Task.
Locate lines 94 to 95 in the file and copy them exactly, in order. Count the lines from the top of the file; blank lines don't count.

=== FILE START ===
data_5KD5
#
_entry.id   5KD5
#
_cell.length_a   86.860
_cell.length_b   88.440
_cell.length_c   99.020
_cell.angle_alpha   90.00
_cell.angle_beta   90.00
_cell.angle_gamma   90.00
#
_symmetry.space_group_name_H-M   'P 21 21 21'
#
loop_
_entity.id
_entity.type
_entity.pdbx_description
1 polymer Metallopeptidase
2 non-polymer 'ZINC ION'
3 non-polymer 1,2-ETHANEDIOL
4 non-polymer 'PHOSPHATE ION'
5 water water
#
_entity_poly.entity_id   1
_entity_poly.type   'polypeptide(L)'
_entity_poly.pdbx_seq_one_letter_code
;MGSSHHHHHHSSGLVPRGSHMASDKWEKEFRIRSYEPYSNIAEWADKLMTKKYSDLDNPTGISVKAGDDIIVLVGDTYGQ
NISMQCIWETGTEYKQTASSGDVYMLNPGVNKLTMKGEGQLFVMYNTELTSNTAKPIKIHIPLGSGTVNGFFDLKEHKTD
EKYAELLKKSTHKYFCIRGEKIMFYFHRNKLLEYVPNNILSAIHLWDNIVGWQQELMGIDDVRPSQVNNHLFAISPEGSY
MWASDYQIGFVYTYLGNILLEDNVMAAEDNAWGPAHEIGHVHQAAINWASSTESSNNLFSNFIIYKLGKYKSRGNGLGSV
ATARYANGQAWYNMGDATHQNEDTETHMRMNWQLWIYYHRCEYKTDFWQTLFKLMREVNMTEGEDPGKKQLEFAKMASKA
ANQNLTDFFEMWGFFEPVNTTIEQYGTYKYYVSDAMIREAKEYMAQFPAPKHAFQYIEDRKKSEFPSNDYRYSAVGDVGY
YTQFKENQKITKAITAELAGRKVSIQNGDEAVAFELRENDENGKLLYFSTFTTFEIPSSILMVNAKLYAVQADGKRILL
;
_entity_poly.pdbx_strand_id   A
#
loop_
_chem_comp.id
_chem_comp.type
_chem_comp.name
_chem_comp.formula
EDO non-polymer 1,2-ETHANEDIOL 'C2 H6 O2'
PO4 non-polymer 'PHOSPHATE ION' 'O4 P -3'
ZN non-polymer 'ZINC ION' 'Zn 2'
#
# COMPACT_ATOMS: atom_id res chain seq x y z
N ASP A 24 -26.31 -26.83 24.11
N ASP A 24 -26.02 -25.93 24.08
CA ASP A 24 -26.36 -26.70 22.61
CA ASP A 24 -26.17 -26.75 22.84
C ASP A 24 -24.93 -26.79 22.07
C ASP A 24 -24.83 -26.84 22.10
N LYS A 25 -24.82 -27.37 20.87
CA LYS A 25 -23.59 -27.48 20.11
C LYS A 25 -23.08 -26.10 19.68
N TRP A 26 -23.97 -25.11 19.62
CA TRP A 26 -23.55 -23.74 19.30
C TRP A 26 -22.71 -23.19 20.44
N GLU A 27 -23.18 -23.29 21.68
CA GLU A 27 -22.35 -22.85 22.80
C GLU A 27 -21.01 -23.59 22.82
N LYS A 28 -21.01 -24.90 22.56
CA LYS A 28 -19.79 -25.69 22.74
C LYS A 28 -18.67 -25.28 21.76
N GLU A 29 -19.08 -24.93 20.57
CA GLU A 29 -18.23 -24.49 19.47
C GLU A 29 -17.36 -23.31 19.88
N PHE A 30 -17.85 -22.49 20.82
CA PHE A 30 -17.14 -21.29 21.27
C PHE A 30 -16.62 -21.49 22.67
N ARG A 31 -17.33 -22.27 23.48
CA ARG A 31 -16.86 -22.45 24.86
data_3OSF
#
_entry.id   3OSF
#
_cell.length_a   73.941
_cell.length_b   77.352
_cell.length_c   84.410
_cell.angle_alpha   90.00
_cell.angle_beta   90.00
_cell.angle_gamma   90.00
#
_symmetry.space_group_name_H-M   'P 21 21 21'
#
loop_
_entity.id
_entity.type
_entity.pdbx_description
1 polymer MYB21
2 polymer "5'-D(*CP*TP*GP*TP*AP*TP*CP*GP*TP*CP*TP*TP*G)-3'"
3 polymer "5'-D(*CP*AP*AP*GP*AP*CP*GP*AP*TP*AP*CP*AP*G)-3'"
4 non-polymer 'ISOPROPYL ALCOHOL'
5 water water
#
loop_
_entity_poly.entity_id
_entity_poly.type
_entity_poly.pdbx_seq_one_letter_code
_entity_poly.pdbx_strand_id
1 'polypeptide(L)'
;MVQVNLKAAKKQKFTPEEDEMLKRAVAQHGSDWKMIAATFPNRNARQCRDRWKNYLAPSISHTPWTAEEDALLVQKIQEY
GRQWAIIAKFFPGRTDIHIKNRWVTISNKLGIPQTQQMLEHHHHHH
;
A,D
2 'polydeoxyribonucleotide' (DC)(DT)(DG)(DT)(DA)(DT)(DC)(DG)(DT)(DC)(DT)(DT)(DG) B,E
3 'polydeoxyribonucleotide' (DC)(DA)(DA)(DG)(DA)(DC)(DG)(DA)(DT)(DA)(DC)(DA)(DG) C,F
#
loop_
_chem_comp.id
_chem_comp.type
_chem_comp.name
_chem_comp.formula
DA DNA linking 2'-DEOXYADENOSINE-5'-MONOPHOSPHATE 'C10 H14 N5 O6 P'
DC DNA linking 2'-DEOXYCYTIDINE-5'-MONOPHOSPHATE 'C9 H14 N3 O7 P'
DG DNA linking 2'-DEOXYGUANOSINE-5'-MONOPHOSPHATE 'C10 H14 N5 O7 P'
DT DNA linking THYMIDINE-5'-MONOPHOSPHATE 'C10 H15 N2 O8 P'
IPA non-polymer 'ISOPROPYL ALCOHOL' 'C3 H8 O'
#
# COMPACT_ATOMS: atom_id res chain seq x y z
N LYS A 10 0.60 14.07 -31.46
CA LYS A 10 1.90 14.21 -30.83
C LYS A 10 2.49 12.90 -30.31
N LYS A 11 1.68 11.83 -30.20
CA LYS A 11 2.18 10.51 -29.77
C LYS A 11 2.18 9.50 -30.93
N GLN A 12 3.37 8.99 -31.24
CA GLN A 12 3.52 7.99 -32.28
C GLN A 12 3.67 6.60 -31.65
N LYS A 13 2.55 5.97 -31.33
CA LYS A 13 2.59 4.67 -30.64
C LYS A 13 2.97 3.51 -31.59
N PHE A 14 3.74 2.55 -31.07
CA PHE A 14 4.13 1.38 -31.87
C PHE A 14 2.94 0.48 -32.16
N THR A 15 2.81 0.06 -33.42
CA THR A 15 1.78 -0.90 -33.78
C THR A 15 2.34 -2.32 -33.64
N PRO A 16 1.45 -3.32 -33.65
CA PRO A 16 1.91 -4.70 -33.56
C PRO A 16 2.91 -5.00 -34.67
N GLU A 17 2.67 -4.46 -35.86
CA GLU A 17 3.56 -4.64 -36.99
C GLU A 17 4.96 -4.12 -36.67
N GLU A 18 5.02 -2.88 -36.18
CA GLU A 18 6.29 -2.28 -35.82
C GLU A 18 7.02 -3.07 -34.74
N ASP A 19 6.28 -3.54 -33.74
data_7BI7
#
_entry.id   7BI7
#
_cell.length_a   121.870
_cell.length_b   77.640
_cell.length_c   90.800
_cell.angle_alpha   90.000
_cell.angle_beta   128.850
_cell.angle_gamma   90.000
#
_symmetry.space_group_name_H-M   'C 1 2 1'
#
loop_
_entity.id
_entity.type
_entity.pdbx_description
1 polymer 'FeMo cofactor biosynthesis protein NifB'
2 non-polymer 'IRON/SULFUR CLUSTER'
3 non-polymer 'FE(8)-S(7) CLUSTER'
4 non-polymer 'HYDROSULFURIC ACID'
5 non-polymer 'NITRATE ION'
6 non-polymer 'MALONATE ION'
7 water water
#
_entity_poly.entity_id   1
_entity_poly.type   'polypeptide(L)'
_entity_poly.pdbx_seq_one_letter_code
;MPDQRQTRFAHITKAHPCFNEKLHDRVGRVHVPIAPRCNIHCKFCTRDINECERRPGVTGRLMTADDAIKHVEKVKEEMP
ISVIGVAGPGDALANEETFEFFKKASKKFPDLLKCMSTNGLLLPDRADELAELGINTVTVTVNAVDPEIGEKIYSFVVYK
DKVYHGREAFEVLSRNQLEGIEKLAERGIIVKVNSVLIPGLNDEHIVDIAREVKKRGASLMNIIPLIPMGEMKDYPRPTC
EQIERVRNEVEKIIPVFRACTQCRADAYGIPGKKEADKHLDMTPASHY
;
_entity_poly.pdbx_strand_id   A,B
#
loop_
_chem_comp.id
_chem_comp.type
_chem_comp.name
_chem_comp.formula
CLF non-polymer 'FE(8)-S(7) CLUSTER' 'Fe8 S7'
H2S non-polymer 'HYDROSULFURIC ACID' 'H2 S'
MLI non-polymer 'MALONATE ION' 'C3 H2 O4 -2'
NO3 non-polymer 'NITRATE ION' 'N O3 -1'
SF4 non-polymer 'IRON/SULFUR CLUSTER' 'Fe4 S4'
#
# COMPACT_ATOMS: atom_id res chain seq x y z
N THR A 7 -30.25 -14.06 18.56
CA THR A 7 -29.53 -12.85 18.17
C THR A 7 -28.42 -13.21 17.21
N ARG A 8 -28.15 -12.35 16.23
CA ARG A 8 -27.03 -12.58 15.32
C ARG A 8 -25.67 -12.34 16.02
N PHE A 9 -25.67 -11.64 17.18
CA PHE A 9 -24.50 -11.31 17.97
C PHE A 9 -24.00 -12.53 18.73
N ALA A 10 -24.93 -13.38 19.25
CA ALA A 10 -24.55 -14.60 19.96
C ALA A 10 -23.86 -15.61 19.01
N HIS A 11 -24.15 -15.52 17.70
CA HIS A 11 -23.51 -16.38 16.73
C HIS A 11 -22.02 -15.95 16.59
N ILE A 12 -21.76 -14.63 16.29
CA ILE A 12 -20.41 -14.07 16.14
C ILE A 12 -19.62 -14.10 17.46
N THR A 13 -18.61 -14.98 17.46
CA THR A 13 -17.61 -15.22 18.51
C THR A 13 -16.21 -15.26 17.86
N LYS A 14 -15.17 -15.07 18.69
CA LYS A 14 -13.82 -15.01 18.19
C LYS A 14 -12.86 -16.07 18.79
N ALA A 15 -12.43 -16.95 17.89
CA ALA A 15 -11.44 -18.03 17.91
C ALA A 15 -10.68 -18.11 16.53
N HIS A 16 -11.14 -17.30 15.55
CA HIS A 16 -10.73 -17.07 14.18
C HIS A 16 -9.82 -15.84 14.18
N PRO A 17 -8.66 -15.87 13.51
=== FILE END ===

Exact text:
5 water water
#